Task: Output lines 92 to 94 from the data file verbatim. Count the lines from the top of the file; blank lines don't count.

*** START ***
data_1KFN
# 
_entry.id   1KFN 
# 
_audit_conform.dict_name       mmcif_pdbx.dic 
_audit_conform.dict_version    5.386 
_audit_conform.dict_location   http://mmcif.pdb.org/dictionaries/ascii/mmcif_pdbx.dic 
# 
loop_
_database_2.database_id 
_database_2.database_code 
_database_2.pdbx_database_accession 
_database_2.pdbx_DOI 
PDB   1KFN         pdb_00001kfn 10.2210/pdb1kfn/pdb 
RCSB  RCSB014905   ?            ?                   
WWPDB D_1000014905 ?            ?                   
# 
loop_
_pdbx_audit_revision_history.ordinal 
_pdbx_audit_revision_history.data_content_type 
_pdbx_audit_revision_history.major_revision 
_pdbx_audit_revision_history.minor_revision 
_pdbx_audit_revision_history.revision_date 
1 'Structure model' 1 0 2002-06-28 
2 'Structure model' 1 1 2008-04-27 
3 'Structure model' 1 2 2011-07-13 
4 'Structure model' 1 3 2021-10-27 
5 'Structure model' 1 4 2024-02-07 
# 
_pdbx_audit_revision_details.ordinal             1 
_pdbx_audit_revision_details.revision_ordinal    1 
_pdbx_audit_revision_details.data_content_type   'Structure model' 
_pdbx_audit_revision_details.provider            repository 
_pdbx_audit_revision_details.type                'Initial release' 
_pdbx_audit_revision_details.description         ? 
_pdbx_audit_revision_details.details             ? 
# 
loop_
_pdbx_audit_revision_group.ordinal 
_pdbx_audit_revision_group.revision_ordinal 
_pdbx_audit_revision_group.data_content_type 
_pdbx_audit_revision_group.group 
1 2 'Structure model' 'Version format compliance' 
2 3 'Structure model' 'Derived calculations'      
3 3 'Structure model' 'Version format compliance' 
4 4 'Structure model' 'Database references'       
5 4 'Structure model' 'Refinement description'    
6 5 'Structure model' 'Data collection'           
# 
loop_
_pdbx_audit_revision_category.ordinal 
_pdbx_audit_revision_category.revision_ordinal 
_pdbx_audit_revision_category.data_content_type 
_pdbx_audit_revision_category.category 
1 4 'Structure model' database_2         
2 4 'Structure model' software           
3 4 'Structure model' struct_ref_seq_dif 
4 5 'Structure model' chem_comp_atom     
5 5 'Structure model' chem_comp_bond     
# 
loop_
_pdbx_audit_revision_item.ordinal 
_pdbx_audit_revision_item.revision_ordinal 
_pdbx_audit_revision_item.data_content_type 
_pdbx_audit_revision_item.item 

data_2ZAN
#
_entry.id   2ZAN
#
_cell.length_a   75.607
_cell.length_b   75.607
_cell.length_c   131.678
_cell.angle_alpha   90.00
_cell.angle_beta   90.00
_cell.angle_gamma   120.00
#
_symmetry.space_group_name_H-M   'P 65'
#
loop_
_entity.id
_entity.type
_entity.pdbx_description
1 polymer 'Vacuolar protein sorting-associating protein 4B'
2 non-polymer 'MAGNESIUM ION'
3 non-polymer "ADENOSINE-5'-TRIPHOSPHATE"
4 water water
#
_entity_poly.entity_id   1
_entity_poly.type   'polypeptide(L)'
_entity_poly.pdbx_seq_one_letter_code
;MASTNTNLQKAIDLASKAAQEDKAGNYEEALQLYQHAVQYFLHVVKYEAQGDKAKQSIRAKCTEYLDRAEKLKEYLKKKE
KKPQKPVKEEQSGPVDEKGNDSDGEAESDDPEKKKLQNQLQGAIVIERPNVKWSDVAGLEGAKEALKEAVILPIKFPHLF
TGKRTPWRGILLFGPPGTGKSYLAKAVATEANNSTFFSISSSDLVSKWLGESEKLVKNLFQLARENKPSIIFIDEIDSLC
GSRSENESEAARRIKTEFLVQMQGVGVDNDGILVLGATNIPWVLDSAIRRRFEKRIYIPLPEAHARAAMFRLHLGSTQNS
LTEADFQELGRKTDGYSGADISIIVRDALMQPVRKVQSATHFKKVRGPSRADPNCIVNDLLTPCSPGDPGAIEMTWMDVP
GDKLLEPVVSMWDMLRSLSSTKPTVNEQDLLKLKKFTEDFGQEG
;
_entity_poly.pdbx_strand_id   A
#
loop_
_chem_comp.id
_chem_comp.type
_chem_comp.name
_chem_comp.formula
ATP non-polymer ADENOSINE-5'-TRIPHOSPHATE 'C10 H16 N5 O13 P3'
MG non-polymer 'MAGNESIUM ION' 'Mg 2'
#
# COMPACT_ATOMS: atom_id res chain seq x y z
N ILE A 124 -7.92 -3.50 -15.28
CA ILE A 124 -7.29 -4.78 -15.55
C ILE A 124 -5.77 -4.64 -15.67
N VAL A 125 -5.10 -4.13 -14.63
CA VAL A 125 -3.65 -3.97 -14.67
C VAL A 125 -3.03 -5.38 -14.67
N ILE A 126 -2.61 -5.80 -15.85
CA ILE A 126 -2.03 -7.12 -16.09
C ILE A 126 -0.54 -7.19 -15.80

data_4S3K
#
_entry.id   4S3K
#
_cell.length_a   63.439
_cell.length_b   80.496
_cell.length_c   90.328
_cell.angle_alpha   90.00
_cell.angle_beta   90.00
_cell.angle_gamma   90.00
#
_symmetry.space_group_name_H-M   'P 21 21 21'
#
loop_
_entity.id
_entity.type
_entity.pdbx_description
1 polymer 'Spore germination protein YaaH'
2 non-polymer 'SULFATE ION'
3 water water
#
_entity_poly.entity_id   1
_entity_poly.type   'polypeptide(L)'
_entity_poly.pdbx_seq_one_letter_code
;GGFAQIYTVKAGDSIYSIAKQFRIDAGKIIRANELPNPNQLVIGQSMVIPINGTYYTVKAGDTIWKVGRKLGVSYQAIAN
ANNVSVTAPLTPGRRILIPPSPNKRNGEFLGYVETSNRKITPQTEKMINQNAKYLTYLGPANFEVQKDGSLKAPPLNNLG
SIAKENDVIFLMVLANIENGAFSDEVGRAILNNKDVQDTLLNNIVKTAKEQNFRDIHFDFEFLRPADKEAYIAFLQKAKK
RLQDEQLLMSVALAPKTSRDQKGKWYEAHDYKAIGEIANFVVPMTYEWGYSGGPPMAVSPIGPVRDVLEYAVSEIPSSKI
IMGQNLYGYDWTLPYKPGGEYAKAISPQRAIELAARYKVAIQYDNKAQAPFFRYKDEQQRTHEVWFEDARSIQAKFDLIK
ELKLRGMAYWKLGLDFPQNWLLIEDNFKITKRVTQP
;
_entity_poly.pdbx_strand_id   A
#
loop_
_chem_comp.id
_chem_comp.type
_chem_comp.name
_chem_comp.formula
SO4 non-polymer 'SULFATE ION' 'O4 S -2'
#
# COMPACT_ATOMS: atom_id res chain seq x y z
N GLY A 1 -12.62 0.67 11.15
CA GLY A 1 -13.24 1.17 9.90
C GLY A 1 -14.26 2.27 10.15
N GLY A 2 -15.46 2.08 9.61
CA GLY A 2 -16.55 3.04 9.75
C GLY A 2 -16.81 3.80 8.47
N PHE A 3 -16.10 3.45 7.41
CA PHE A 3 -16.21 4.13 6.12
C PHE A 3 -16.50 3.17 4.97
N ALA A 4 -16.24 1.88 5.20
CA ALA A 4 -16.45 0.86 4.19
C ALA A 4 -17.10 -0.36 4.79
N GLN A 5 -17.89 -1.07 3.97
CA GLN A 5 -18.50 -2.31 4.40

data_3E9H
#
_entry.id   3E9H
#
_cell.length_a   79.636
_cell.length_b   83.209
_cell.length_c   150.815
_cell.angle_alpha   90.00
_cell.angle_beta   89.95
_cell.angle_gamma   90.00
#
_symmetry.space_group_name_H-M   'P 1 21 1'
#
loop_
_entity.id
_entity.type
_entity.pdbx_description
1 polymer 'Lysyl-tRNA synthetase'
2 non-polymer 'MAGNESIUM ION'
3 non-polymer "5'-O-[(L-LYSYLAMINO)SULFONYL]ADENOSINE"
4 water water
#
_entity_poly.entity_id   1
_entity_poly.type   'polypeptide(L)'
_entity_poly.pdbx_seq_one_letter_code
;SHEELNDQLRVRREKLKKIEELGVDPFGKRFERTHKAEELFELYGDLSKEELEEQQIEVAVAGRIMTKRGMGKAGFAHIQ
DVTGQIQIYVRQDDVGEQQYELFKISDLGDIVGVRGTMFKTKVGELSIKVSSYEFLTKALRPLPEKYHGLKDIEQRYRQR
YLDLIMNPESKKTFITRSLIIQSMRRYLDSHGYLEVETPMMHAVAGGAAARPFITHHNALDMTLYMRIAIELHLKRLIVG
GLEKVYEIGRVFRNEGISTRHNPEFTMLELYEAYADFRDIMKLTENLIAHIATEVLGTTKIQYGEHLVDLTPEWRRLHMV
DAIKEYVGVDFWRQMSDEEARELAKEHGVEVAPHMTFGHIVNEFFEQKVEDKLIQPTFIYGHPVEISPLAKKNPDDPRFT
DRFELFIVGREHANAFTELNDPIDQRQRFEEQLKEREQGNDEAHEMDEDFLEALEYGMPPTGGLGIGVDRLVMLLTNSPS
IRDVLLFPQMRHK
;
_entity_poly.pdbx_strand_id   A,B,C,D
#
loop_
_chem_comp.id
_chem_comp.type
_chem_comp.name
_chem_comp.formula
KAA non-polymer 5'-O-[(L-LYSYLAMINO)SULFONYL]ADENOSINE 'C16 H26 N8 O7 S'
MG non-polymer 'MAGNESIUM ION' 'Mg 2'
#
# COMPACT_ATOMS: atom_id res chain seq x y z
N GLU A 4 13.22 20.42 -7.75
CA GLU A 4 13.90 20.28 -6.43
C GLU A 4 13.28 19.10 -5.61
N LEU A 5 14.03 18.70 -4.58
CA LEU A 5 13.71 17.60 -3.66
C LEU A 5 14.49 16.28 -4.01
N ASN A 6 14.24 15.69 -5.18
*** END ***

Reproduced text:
KKPQKPVKEEQSGPVDEKGNDSDGEAESDDPEKKKLQNQLQGAIVIERPNVKWSDVAGLEGAKEALKEAVILPIKFPHLF
TGKRTPWRGILLFGPPGTGKSYLAKAVATEANNSTFFSISSSDLVSKWLGESEKLVKNLFQLARENKPSIIFIDEIDSLC
GSRSENESEAARRIKTEFLVQMQGVGVDNDGILVLGATNIPWVLDSAIRRRFEKRIYIPLPEAHARAAMFRLHLGSTQNS